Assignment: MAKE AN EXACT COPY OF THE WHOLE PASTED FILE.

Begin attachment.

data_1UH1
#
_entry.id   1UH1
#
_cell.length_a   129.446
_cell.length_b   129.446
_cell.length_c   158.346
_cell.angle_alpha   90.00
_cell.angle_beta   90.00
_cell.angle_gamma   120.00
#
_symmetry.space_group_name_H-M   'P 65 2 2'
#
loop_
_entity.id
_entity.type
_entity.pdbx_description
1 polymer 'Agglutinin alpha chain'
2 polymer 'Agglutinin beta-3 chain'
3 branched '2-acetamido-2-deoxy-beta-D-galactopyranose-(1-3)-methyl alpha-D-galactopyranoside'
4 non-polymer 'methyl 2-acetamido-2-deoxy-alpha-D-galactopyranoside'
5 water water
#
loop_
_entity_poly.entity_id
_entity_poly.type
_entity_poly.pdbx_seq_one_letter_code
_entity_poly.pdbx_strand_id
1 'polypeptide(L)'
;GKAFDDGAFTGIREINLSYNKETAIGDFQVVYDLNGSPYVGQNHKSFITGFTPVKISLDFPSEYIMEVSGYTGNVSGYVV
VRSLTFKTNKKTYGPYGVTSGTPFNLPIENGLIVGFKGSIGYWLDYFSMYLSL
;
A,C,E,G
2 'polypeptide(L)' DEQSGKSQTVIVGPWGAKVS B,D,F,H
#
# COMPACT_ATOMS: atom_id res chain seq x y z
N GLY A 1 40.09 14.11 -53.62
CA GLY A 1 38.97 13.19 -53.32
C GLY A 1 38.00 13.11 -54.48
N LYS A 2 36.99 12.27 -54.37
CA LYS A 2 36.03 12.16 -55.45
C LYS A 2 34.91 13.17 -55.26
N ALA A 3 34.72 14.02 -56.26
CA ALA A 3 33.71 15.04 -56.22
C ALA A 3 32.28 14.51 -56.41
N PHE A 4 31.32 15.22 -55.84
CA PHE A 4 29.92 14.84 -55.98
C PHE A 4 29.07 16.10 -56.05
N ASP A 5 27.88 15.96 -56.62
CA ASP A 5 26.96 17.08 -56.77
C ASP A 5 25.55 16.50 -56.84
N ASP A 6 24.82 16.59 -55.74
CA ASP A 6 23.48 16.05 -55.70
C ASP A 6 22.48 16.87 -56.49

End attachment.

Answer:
data_1UH1
#
_entry.id   1UH1
#
_cell.length_a   129.446
_cell.length_b   129.446
_cell.length_c   158.346
_cell.angle_alpha   90.00
_cell.angle_beta   90.00
_cell.angle_gamma   120.00
#
_symmetry.space_group_name_H-M   'P 65 2 2'
#
loop_
_entity.id
_entity.type
_entity.pdbx_description
1 polymer 'Agglutinin alpha chain'
2 polymer 'Agglutinin beta-3 chain'
3 branched '2-acetamido-2-deoxy-beta-D-galactopyranose-(1-3)-methyl alpha-D-galactopyranoside'
4 non-polymer 'methyl 2-acetamido-2-deoxy-alpha-D-galactopyranoside'
5 water water
#
loop_
_entity_poly.entity_id
_entity_poly.type
_entity_poly.pdbx_seq_one_letter_code
_entity_poly.pdbx_strand_id
1 'polypeptide(L)'
;GKAFDDGAFTGIREINLSYNKETAIGDFQVVYDLNGSPYVGQNHKSFITGFTPVKISLDFPSEYIMEVSGYTGNVSGYVV
VRSLTFKTNKKTYGPYGVTSGTPFNLPIENGLIVGFKGSIGYWLDYFSMYLSL
;
A,C,E,G
2 'polypeptide(L)' DEQSGKSQTVIVGPWGAKVS B,D,F,H
#
# COMPACT_ATOMS: atom_id res chain seq x y z
N GLY A 1 40.09 14.11 -53.62
CA GLY A 1 38.97 13.19 -53.32
C GLY A 1 38.00 13.11 -54.48
N LYS A 2 36.99 12.27 -54.37
CA LYS A 2 36.03 12.16 -55.45
C LYS A 2 34.91 13.17 -55.26
N ALA A 3 34.72 14.02 -56.26
CA ALA A 3 33.71 15.04 -56.22
C ALA A 3 32.28 14.51 -56.41
N PHE A 4 31.32 15.22 -55.84
CA PHE A 4 29.92 14.84 -55.98
C PHE A 4 29.07 16.10 -56.05
N ASP A 5 27.88 15.96 -56.62
CA ASP A 5 26.96 17.08 -56.77
C ASP A 5 25.55 16.50 -56.84
N ASP A 6 24.82 16.59 -55.74
CA ASP A 6 23.48 16.05 -55.70
C ASP A 6 22.48 16.87 -56.49